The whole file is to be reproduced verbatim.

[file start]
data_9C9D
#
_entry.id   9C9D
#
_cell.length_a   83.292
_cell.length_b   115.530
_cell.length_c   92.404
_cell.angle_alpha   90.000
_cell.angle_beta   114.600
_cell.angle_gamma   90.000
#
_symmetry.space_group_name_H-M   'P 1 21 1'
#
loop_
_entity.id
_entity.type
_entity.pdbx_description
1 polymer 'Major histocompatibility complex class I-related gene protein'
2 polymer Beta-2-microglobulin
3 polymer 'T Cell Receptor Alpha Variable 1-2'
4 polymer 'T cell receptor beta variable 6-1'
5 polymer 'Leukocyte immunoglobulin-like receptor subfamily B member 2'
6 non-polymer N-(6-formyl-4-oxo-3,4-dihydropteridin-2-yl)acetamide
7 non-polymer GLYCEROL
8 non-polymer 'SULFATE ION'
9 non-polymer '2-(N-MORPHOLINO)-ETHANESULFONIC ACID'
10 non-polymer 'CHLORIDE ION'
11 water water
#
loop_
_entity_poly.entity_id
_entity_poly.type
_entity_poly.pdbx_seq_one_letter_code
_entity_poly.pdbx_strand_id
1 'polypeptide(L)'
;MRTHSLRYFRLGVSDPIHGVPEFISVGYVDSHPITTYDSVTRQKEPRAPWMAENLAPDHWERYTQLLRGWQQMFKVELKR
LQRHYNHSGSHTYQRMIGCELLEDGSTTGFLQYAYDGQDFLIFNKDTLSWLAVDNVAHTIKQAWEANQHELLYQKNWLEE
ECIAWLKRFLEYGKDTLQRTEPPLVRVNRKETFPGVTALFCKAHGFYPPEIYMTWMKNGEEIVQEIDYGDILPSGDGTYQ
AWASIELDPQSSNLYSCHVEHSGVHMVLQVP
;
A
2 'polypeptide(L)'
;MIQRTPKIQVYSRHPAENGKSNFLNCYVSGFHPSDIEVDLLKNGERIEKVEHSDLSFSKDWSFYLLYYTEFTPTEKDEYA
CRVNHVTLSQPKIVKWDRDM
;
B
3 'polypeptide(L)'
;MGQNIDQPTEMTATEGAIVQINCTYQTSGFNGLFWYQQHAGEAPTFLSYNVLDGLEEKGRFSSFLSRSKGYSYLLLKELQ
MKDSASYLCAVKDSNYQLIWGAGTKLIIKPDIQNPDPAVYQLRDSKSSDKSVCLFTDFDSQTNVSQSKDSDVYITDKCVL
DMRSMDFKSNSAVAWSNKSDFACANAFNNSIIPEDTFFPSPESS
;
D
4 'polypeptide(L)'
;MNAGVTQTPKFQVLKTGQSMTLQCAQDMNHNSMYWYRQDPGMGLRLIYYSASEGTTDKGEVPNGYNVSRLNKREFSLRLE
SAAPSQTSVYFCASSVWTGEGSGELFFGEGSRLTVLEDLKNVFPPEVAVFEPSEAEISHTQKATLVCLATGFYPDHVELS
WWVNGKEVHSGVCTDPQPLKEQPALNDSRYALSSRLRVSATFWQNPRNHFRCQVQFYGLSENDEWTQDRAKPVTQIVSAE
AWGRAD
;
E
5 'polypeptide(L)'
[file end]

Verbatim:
data_9C9D
#
_entry.id   9C9D
#
_cell.length_a   83.292
_cell.length_b   115.530
_cell.length_c   92.404
_cell.angle_alpha   90.000
_cell.angle_beta   114.600
_cell.angle_gamma   90.000
#
_symmetry.space_group_name_H-M   'P 1 21 1'
#
loop_
_entity.id
_entity.type
_entity.pdbx_description
1 polymer 'Major histocompatibility complex class I-related gene protein'
2 polymer Beta-2-microglobulin
3 polymer 'T Cell Receptor Alpha Variable 1-2'
4 polymer 'T cell receptor beta variable 6-1'
5 polymer 'Leukocyte immunoglobulin-like receptor subfamily B member 2'
6 non-polymer N-(6-formyl-4-oxo-3,4-dihydropteridin-2-yl)acetamide
7 non-polymer GLYCEROL
8 non-polymer 'SULFATE ION'
9 non-polymer '2-(N-MORPHOLINO)-ETHANESULFONIC ACID'
10 non-polymer 'CHLORIDE ION'
11 water water
#
loop_
_entity_poly.entity_id
_entity_poly.type
_entity_poly.pdbx_seq_one_letter_code
_entity_poly.pdbx_strand_id
1 'polypeptide(L)'
;MRTHSLRYFRLGVSDPIHGVPEFISVGYVDSHPITTYDSVTRQKEPRAPWMAENLAPDHWERYTQLLRGWQQMFKVELKR
LQRHYNHSGSHTYQRMIGCELLEDGSTTGFLQYAYDGQDFLIFNKDTLSWLAVDNVAHTIKQAWEANQHELLYQKNWLEE
ECIAWLKRFLEYGKDTLQRTEPPLVRVNRKETFPGVTALFCKAHGFYPPEIYMTWMKNGEEIVQEIDYGDILPSGDGTYQ
AWASIELDPQSSNLYSCHVEHSGVHMVLQVP
;
A
2 'polypeptide(L)'
;MIQRTPKIQVYSRHPAENGKSNFLNCYVSGFHPSDIEVDLLKNGERIEKVEHSDLSFSKDWSFYLLYYTEFTPTEKDEYA
CRVNHVTLSQPKIVKWDRDM
;
B
3 'polypeptide(L)'
;MGQNIDQPTEMTATEGAIVQINCTYQTSGFNGLFWYQQHAGEAPTFLSYNVLDGLEEKGRFSSFLSRSKGYSYLLLKELQ
MKDSASYLCAVKDSNYQLIWGAGTKLIIKPDIQNPDPAVYQLRDSKSSDKSVCLFTDFDSQTNVSQSKDSDVYITDKCVL
DMRSMDFKSNSAVAWSNKSDFACANAFNNSIIPEDTFFPSPESS
;
D
4 'polypeptide(L)'
;MNAGVTQTPKFQVLKTGQSMTLQCAQDMNHNSMYWYRQDPGMGLRLIYYSASEGTTDKGEVPNGYNVSRLNKREFSLRLE
SAAPSQTSVYFCASSVWTGEGSGELFFGEGSRLTVLEDLKNVFPPEVAVFEPSEAEISHTQKATLVCLATGFYPDHVELS
WWVNGKEVHSGVCTDPQPLKEQPALNDSRYALSSRLRVSATFWQNPRNHFRCQVQFYGLSENDEWTQDRAKPVTQIVSAE
AWGRAD
;
E
5 'polypeptide(L)'